Justin accused his little brother of being irrational. Jason was telling a story about gnomes living in the cherry trees in front of their house and coming inside at night to raid the kitchen for flour and milk so they could make cherry pies to feed to the chickens… Jason went on and on forever. Was Justin correct?

In this concept, you will learn how to recognize rational and irrational numbers.

### Recognizing Rational and Irrational Numbers

You may already know that a **perfect square** is a number whose square root is a whole number. Perfect squares have roots that are rational because whole numbers are rational. Most numbers are not perfect squares and have decimal roots.

Some decimal roots are **rational**, meaning that they end at a certain place value and/or can be written as fractions. Fractions are rational.

\begin{align*}0.25=\frac{1}{4}\end{align*}

Some roots are negative. Whole or fractional negative numbers are rational.

\begin{align*}\sqrt{81}= \pm 9\end{align*}

Some roots are **repeating decimals**, as indicated by a line over the repeating digits. **Repeating decimals** are rational because they can be written as fractions.

\begin{align*}0.6666666 \ldots = 0.6 \bar{6} = \frac{2}{3}\end{align*}

More than one place value can be repeated.

\begin{align*}\frac{21}{55} = 0.38181818 \ldots = 0.3 \overline{18}\end{align*}

An ellipsis, three dots, following a series of digits indicates that the digits continue. Whether or not the value is terminated at some point down the line is unknown, and your calculator is limited to a certain number of places. Unless you can see the repeated digits, assume the number is irrational, and the digits continue forever.

When you use the ellipsis to indicate that the number goes on forever, you should not use the approximately equal to symbol, \begin{align*} \approx\end{align*}

For example:

\begin{align*}\sqrt{7} = 2.645751311 \ldots\end{align*}

The most famous irrational number pi, or \begin{align*}\pi\end{align*}

Since pi cannot be expressed as a fraction, and the decimals go on forever, the value used for calculations is usually to the hundredths place.

It’s acceptable to say \begin{align*}\text{pi} = 3.14\end{align*}

Rational and irrational numbers make up the set of **real numbers**.

Let's look at one more example.

Is the \begin{align*}\sqrt{900}\end{align*}

First, determine the root. You already know \begin{align*}\sqrt{9}=3\end{align*}

\begin{align*}\sqrt{900}=30\end{align*}

Next, 30 is a whole number, and whole numbers are rational.

The answer is \begin{align*}\sqrt{900}\end{align*}

### Examples

#### Example 1

Earlier, you were given a problem about Justin’s little brother, Jason, who was talking about gnomes making cherry pies.

Jason was not making any sense and going on forever with his story. Justin was correct in saying that Jason was being irrational. But someday, Jason might write a best seller!

#### Example 2

Is the root rational or irrational?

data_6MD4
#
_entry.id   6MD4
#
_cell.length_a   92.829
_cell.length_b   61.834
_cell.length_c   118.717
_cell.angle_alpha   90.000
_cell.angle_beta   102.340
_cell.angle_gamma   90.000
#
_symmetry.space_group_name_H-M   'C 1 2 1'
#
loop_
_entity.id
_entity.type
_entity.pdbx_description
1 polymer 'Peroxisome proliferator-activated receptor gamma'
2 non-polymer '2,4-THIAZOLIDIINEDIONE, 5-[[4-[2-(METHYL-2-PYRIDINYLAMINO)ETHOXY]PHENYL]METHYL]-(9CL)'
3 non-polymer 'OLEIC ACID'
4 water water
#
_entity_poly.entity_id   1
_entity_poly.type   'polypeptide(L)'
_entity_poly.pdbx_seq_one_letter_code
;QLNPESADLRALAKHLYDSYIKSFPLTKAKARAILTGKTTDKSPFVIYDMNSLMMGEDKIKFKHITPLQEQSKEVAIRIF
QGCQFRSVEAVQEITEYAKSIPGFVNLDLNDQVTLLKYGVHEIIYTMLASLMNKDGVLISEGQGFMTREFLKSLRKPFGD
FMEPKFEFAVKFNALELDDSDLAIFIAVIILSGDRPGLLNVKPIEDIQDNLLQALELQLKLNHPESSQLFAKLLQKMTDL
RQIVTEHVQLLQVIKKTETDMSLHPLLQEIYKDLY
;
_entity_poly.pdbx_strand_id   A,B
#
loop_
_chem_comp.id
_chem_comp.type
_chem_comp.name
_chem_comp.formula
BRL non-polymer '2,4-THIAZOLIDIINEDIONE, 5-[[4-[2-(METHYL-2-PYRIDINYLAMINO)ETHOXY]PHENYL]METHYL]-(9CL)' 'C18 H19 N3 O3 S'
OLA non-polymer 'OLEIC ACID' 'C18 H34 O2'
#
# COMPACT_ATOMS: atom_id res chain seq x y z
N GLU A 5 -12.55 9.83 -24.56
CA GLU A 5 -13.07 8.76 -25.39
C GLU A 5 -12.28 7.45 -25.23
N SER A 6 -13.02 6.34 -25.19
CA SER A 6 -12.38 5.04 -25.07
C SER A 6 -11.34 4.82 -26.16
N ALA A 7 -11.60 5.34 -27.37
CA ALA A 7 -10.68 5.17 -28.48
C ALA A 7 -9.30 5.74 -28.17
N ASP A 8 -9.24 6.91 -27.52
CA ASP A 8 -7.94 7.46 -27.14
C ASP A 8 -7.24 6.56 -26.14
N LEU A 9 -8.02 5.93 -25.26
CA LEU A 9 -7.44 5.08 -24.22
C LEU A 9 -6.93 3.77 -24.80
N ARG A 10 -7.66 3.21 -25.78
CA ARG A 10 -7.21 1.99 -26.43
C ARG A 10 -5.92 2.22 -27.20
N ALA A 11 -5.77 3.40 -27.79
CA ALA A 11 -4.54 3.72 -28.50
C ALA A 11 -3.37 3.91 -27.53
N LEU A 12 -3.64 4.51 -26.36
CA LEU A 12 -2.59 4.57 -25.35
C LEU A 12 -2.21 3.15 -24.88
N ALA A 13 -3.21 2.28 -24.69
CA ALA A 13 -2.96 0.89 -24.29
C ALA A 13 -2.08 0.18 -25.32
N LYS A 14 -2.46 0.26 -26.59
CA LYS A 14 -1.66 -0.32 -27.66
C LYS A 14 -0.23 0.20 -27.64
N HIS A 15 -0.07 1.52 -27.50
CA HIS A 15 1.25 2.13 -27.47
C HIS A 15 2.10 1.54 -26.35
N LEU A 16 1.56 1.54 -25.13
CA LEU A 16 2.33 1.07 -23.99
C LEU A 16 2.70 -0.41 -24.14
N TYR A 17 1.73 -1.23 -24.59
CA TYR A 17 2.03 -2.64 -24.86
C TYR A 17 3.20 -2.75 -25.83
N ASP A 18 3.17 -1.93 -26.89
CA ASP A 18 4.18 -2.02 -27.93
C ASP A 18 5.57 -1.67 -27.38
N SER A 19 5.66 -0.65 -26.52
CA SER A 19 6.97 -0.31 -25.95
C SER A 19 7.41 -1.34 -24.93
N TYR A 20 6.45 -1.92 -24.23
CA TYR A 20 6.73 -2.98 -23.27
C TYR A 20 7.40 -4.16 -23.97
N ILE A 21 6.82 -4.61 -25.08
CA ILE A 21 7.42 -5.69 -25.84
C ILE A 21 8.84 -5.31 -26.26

\begin{align*}\sqrt{50} \end{align*}

First, 50 is not a perfect square, so the square root is not a whole number.

Next, you can estimate the root to be between 7 and 8 because 49 and 64 are perfect squares.

Then, use a calculator.

\begin{align*}\sqrt{50} = 7.071067812 \ldots\end{align*}

You can’t see any repeating decimals, and you can’t tell if the decimals end there or go on forever.

The answer is \begin{align*}\sqrt{50}\end{align*}

#### Example 3

Tell whether the solution is rational or irrational.

\begin{align*}(8.7)^2\end{align*}

First, recognize the root of 8.7 as a decimal. The solution is not a perfect square.

Next, use your calculator.

\begin{align*}(8.7)^2=75.69\end{align*}

Then, since the decimals end at the hundredths place, it can be written as a fraction.

\begin{align*}75.69=75 \frac{69}{100}\end{align*}

The answer is 75.69 is a rational number.

#### Example 4

Determine if the root is rational or irrational.

\begin{align*}\sqrt{414}\end{align*}

First, estimate. You know that

. Your answer should be a bit more than 20.Next, use your calculator.

\begin{align*}\sqrt{414} = 20.34698995 \ldots\end{align*}

Then, recognize that the decimal does not repeat.

The answer is \begin{align*}\sqrt{414}\end{align*} is irrational.

#### Example 5

Is the number -6.9 rational or irrational?

First, the number is negative. Negative numbers can be rational.

Next, the number contains a decimal. Decimals can be rational.

Then, the decimal is terminated at the tenths place.

The answer is that -6.9 is a rational number.

### Review

Identify each of the following numbers as rational or irrational.

- \begin{align*}.345 \ldots\end{align*}
- 2
- -9
- -122
- \begin{align*}3.456 \ldots\end{align*}
- \begin{align*}\sqrt{25}\end{align*}
- \begin{align*}\sqrt{16}\end{align*}
- \begin{align*}\sqrt{12}\end{align*}
- \begin{align*}\sqrt{38}\end{align*}
- -4.56
- \begin{align*}-\frac{4}{5}\end{align*}
- \begin{align*}9.8712 \ldots\end{align*}
- -19
- 2,345

### Review (Answers)

To see the Review answers, open this PDF file and look for section 9.6.

### Resources